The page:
So, the short answer is that some states do track prescriptions to find "drug seekers" and some don't. I don't have a comprehensive list for you I'm afraid, but I'll take a look later and see if I can add that.

    As for pharmacies, I don't believe that they have to contribute any information to any state or national databases (for Tennessee and Kentucky they might), however, pharmacies probably will report you to at least your PCP if you're found to be filling multiple prescriptions from different doctors for scheduled medications. If you don't have a PCP, then they'll probably hand it over to law enforcement (even if you do have a PCP they may still hand it directly over to LE anyway). National chains, such as Walgreens (they are notorious for this), have no problem handing people over to LE to investigate, but any pharmacy getting a ton of prescriptions for the same medication for one person will most likely let someone know.

    Pharmacies are required to keep records of scheduled medications for the DEA, but that is mostly to make sure that there is no diversion.

    As for what happens if pharmacies "flag" you, generally they won't fill prescriptions for you and it will be forwarded to either your doctor or LE (or both). I don't believe that pharmacies contact insurance companies, and I am not aware of insurance companies "flagging" their customers. It may happen, but I've never heard of it.

    As for your medical records, HIPAA gives you the right to inspect and copy your medical records from virtually any physician that you see in the US, and there are also state laws that go beyond HIPAA in making sure that you can obtain your records. Virtually every doctor's office in the country has a "Request from medical records" form that you can fill out to request your records.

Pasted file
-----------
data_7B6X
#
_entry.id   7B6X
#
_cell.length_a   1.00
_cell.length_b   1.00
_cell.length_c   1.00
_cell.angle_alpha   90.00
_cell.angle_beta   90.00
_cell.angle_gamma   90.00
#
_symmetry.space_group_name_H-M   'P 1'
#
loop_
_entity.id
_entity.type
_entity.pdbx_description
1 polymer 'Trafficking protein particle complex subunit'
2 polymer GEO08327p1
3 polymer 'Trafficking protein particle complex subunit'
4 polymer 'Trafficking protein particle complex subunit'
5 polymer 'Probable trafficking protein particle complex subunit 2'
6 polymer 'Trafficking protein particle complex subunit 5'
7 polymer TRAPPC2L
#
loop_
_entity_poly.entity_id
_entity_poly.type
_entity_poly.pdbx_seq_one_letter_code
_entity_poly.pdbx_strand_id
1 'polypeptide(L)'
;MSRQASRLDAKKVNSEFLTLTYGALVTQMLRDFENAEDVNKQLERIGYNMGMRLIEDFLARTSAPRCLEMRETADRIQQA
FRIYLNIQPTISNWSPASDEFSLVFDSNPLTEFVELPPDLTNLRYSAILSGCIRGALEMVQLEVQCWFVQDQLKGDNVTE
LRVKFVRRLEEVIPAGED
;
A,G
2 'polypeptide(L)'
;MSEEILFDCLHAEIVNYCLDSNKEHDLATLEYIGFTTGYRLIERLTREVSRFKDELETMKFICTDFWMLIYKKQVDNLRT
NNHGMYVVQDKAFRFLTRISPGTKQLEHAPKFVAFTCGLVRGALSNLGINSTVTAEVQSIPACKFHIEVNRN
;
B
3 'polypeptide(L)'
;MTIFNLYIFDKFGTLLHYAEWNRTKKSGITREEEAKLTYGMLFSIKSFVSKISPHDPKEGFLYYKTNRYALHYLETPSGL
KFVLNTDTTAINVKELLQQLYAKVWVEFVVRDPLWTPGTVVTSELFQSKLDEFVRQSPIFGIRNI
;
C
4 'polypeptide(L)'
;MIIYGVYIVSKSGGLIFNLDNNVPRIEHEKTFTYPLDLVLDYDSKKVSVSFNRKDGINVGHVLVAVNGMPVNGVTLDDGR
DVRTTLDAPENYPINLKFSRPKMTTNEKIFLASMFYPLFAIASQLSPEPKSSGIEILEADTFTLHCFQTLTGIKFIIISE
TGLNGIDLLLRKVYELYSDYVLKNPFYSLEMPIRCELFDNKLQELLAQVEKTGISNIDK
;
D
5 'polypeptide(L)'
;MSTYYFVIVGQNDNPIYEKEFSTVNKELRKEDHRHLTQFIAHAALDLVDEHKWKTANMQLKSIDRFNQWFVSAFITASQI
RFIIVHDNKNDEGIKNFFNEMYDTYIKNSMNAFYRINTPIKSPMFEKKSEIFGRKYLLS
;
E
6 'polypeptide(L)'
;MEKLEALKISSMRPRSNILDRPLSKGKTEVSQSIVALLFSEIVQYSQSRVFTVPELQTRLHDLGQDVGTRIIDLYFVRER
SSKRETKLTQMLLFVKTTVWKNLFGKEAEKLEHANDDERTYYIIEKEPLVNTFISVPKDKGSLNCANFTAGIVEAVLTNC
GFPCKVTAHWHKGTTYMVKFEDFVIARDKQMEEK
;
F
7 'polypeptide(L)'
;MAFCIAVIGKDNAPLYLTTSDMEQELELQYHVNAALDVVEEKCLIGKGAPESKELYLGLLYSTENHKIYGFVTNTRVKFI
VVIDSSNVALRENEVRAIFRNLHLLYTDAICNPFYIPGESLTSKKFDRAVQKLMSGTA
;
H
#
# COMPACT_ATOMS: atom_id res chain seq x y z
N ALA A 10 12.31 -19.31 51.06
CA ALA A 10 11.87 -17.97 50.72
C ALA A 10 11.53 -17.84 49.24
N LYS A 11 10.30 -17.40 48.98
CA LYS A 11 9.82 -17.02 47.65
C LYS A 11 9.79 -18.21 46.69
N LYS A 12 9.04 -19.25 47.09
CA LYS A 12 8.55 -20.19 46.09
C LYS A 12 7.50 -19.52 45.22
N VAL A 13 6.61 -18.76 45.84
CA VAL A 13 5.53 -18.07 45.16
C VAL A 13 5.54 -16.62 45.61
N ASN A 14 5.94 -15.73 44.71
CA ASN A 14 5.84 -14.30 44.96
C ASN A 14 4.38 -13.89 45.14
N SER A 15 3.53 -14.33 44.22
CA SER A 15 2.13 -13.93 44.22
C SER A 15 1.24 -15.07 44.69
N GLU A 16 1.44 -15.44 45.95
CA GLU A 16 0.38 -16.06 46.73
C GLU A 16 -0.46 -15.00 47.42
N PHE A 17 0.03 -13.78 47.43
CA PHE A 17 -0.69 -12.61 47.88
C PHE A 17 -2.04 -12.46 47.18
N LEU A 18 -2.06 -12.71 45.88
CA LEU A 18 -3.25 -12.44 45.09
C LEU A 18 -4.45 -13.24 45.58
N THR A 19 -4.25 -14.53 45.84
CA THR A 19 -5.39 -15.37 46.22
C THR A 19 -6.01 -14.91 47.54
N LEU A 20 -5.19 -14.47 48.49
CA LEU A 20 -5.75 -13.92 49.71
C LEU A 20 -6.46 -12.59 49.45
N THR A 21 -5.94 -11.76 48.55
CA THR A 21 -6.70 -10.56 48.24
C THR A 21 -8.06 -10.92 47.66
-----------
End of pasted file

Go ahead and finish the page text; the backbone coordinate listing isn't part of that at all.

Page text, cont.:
Once you fill the form out, the office has 30 days to comply with the request, ask for an extension (they have to explain why they need it) or deny you the request (if they deny you, it has to be for a very specific and limited reason, which you can appeal). You can either have your medical records copied and mailed to you (they can charge you for copying the records but not for pulling them) or you can review them in person.

    It is possible that you will have problems pulling your records, either because the office is stonewalling you (some physicians hold the idea that patients shouldn't be allowed to see their records) or they're disorganized. If the 30 days has passed and you haven't heard anything, start calling the office. If that doesn't work, start making noise about contacting federal agencies. If that doesn't work, contact the Office of Civil Rights and file a formal complaint against the doctor's office (also, make sure you get a copy of your request for medical records when you submit it to the doctor's office (and if you can get it with the doctor's office rep's signature, even better)). If none of this works (some offices do ignore the OCR), start contacting the State level agencies that oversee the office (like the Department of Health) and consider hiring a lawyer. You can't sue them for your records federally, but it may be possible to file a lawsuit at the state level.

    Anyway, to answer your other question, you will know if you are flagged via several ways:

    One, you see it in your medical records (and it's not always labeled "drug seeker").

    Two, pharmacies refuse your scheduled prescriptions (and some may tell you that you are flagged).

    Three, you are contacted by local law enforcement or someone turns you in, at which point the DEA will flag you (assuming you are convicted).

    Despite all of this, the flow of medical information is really just a patchwork right now, so it can be difficult to tell if someone has flagged you as a drug seeker. The most reliable way of knowing is to check your medical records. A lot of this, I should also note, depends on the state that you live in.

    As for the "criteria" for being flagged, it varies so much it's silly. All it takes is one doctor who thinks you're a drug seeker to cause you problems. If this is the case, you can easily sue them for libel. More likely, however, you have to be filling multiple prescriptions for the same medication and the same pharmacy within a short time period. For the short answer though, it varies on the state and the doctors that you see.

    Hope this helps, and if anyone sees something wrong here, please correct me.
     

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    #7
    Bluelighter
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    I can't imagine how a state can be provided with HIPPA protected information regarding the medications you take.